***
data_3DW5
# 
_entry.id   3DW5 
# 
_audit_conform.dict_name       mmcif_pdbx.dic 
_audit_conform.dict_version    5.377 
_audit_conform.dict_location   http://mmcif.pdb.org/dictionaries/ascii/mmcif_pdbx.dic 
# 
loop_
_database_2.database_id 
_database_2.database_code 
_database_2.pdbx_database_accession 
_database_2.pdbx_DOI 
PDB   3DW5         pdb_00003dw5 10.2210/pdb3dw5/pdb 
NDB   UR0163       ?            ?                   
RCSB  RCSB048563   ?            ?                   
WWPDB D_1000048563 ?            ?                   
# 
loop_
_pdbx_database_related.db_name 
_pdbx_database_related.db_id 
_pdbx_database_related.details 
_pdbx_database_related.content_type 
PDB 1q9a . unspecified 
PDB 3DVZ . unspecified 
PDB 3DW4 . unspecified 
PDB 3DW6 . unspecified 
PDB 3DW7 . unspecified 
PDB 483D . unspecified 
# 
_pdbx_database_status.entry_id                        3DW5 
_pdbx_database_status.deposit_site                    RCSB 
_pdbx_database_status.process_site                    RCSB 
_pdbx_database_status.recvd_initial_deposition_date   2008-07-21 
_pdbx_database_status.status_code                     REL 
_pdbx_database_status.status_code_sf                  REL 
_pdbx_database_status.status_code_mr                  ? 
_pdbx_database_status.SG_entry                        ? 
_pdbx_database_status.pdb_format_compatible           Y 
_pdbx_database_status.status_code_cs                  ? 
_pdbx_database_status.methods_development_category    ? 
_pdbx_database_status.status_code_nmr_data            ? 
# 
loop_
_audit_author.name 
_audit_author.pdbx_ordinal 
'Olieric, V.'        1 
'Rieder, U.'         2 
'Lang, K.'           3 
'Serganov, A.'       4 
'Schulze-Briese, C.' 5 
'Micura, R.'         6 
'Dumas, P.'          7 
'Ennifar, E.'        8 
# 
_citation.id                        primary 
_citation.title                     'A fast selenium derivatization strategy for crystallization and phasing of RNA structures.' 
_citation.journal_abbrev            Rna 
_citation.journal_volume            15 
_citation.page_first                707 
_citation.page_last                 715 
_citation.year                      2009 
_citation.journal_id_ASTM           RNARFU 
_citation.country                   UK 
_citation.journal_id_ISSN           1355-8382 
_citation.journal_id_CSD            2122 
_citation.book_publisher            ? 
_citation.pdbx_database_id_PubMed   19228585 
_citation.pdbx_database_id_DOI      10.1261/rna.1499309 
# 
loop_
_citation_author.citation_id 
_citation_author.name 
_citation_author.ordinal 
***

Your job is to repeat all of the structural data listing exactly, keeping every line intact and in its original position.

data_3DW5
# 
_entry.id   3DW5 
# 
_audit_conform.dict_name       mmcif_pdbx.dic 
_audit_conform.dict_version    5.377 
_audit_conform.dict_location   http://mmcif.pdb.org/dictionaries/ascii/mmcif_pdbx.dic 
# 
loop_
_database_2.database_id 
_database_2.database_code 
_database_2.pdbx_database_accession 
_database_2.pdbx_DOI 
PDB   3DW5         pdb_00003dw5 10.2210/pdb3dw5/pdb 
NDB   UR0163       ?            ?                   
RCSB  RCSB048563   ?            ?                   
WWPDB D_1000048563 ?            ?                   
# 
loop_
_pdbx_database_related.db_name 
_pdbx_database_related.db_id 
_pdbx_database_related.details 
_pdbx_database_related.content_type 
PDB 1q9a . unspecified 
PDB 3DVZ . unspecified 
PDB 3DW4 . unspecified 
PDB 3DW6 . unspecified 
PDB 3DW7 . unspecified 
PDB 483D . unspecified 
# 
_pdbx_database_status.entry_id                        3DW5 
_pdbx_database_status.deposit_site                    RCSB 
_pdbx_database_status.process_site                    RCSB 
_pdbx_database_status.recvd_initial_deposition_date   2008-07-21 
_pdbx_database_status.status_code                     REL 
_pdbx_database_status.status_code_sf                  REL 
_pdbx_database_status.status_code_mr                  ? 
_pdbx_database_status.SG_entry                        ? 
_pdbx_database_status.pdb_format_compatible           Y 
_pdbx_database_status.status_code_cs                  ? 
_pdbx_database_status.methods_development_category    ? 
_pdbx_database_status.status_code_nmr_data            ? 
# 
loop_
_audit_author.name 
_audit_author.pdbx_ordinal 
'Olieric, V.'        1 
'Rieder, U.'         2 
'Lang, K.'           3 
'Serganov, A.'       4 
'Schulze-Briese, C.' 5 
'Micura, R.'         6 
'Dumas, P.'          7 
'Ennifar, E.'        8 
# 
_citation.id                        primary 
_citation.title                     'A fast selenium derivatization strategy for crystallization and phasing of RNA structures.' 
_citation.journal_abbrev            Rna 
_citation.journal_volume            15 
_citation.page_first                707 
_citation.page_last                 715 
_citation.year                      2009 
_citation.journal_id_ASTM           RNARFU 
_citation.country                   UK 
_citation.journal_id_ISSN           1355-8382 
_citation.journal_id_CSD            2122 
_citation.book_publisher            ? 
_citation.pdbx_database_id_PubMed   19228585 
_citation.pdbx_database_id_DOI      10.1261/rna.1499309 
# 
loop_
_citation_author.citation_id 
_citation_author.name 
_citation_author.ordinal 